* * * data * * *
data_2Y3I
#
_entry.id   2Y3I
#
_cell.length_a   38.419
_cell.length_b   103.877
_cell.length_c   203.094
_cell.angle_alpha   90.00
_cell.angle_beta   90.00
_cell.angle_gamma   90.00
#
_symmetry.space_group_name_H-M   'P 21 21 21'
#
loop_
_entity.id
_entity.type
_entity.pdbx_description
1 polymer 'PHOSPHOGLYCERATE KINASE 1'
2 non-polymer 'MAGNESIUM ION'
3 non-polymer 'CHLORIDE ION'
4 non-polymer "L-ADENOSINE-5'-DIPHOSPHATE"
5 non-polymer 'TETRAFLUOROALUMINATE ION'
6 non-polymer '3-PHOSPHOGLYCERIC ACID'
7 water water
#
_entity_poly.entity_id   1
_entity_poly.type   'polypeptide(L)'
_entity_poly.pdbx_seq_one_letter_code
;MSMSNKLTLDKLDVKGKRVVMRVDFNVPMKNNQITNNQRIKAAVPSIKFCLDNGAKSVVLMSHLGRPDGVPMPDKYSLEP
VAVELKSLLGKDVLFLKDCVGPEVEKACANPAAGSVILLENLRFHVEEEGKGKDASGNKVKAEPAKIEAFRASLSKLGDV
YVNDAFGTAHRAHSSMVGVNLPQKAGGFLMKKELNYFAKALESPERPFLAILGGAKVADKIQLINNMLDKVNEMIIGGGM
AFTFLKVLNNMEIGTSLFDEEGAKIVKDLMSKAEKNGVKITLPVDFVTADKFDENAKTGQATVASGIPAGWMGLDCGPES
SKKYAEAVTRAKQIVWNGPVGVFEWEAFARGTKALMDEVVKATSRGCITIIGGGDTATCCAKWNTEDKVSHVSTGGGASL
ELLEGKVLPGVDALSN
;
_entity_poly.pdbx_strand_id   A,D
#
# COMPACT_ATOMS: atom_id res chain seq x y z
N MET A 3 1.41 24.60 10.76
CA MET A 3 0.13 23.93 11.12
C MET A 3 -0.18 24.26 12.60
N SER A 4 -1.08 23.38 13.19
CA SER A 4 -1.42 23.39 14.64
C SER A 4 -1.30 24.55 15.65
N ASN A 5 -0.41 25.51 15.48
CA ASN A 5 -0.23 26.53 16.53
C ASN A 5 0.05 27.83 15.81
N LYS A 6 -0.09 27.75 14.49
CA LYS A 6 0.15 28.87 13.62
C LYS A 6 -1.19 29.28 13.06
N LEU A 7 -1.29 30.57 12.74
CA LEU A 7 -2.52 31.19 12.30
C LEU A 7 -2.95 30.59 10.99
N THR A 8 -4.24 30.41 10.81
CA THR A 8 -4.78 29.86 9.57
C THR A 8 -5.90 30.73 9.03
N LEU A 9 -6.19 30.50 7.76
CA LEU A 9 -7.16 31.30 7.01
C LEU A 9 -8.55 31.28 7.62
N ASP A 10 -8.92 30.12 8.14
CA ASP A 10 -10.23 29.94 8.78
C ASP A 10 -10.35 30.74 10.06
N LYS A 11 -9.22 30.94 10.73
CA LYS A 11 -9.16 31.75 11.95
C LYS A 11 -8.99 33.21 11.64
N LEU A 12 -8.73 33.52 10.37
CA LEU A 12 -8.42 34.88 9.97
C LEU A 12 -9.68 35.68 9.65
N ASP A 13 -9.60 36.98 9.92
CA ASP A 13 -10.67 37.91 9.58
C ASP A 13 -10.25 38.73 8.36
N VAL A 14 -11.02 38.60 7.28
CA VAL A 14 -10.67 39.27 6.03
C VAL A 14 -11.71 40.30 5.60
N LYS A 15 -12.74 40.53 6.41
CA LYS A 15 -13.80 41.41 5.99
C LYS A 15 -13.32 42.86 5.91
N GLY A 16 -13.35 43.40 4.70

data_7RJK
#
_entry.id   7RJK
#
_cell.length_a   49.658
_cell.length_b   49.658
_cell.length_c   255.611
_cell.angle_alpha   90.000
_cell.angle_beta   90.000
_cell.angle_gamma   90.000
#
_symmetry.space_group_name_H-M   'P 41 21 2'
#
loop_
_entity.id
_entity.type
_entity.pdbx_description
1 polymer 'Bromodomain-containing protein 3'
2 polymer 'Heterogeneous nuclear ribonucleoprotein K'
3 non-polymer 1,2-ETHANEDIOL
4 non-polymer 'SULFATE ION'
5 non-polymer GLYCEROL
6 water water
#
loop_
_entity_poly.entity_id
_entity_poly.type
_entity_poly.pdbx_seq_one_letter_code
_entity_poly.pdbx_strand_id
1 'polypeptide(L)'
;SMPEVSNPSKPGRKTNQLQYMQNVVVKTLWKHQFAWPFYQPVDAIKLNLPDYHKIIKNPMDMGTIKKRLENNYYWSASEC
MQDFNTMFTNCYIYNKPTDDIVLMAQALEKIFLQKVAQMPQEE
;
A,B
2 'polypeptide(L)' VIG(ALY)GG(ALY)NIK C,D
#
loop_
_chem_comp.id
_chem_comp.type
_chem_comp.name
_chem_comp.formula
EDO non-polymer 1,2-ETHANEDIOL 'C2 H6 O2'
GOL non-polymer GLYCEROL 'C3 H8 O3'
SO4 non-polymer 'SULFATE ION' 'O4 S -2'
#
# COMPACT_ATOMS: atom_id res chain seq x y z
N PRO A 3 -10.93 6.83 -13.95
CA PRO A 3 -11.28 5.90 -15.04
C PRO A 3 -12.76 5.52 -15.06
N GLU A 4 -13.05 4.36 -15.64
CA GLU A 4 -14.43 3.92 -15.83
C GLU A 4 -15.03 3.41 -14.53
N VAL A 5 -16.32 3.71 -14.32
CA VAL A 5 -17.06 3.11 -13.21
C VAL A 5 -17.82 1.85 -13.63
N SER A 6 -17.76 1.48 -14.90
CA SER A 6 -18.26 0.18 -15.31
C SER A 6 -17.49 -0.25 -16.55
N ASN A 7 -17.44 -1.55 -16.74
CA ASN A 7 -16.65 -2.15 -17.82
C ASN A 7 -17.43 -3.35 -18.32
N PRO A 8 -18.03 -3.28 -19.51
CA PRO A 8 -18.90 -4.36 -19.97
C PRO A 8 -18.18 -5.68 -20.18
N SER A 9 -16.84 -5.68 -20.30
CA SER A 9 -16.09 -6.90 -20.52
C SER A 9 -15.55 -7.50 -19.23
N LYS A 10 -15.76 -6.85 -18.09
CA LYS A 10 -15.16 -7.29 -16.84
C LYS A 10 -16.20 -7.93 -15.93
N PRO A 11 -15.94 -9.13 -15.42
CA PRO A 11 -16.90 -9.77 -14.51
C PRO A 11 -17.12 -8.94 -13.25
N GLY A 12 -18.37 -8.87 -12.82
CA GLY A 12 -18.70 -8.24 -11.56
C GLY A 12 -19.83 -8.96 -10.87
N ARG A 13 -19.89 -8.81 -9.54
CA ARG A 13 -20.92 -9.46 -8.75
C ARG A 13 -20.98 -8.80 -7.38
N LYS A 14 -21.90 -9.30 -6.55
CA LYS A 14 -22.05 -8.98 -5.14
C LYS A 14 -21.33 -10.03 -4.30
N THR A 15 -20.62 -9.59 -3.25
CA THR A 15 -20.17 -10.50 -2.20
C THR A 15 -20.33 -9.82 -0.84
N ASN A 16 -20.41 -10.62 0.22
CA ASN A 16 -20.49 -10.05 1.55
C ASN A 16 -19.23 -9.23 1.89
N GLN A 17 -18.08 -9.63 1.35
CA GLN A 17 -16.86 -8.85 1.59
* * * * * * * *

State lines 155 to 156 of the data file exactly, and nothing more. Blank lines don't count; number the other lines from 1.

N ARG A 13 -19.89 -8.81 -9.54
CA ARG A 13 -20.92 -9.46 -8.75